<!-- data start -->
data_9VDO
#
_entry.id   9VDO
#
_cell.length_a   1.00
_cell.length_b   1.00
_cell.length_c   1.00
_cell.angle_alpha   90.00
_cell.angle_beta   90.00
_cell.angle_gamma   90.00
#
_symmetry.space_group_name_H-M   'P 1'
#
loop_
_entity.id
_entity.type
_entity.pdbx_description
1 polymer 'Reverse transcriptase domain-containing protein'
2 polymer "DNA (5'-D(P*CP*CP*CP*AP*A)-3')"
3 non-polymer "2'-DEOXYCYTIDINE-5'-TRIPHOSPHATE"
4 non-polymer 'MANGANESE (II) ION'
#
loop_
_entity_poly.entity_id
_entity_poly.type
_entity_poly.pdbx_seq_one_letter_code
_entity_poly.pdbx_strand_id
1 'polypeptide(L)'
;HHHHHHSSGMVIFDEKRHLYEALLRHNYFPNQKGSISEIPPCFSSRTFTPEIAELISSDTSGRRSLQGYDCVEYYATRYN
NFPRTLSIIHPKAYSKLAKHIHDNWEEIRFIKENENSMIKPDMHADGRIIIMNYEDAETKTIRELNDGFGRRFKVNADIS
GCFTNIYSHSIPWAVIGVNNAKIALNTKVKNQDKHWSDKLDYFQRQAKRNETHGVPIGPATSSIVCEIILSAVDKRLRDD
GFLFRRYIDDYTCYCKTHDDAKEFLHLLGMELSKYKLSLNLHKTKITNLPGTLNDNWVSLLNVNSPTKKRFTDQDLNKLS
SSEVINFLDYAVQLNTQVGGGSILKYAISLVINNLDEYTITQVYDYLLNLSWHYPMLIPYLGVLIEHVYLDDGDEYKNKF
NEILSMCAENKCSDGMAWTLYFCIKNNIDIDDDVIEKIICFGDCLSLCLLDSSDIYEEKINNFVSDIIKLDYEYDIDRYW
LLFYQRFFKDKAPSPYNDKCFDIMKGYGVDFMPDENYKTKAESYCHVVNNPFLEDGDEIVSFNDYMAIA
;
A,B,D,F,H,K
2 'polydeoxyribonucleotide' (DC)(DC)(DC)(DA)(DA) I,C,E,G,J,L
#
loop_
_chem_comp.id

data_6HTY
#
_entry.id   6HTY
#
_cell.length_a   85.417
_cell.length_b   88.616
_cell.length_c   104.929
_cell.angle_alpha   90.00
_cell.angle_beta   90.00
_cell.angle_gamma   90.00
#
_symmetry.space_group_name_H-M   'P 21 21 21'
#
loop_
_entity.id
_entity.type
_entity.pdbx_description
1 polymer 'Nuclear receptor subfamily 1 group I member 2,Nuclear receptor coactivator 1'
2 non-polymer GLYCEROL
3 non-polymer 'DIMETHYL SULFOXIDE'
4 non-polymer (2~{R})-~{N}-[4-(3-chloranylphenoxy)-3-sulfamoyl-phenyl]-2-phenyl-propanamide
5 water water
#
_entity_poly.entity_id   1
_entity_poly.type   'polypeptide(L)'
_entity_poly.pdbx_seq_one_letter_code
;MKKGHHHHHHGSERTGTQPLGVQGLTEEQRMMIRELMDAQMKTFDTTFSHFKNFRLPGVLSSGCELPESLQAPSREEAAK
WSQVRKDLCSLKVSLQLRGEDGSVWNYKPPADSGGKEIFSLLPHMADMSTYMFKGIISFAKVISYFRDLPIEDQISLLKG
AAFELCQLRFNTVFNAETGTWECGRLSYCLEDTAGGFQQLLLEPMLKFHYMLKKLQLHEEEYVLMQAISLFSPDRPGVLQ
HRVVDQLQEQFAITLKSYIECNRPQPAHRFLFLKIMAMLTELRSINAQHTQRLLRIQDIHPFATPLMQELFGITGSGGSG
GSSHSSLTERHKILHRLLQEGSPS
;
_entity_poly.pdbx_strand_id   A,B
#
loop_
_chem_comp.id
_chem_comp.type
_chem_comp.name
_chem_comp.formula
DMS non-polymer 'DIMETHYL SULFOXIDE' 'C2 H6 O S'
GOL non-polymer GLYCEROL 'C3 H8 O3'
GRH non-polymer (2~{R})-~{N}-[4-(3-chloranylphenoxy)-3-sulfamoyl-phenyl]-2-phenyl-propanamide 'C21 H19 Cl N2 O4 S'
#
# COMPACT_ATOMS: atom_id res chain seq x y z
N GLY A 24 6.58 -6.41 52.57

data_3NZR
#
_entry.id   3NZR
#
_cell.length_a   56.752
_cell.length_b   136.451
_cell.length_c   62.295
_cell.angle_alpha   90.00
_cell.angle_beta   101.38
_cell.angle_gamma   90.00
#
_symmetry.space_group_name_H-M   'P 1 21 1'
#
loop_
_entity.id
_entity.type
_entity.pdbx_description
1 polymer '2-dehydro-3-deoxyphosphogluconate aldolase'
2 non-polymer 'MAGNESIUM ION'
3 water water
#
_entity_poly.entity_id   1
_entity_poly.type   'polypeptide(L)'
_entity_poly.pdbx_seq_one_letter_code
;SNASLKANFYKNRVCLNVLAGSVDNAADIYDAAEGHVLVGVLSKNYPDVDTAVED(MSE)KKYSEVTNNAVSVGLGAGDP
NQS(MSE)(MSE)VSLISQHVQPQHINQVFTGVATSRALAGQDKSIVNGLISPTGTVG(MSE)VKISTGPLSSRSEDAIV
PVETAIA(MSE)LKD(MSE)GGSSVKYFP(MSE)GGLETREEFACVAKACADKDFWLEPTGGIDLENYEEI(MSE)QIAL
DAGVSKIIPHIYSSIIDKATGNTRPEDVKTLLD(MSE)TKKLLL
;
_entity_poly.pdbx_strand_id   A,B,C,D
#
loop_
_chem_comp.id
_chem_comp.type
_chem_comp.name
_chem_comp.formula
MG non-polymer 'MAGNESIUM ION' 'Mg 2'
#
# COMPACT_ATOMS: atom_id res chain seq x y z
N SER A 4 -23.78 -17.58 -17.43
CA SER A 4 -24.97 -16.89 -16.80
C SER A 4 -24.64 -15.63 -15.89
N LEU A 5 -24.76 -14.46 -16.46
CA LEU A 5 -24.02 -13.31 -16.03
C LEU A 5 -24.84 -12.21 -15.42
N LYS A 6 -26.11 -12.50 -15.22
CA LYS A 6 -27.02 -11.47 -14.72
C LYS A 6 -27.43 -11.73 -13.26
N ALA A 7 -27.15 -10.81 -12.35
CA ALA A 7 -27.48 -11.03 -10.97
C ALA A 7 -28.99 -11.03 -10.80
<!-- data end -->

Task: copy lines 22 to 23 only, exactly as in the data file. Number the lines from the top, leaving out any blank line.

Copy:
#
loop_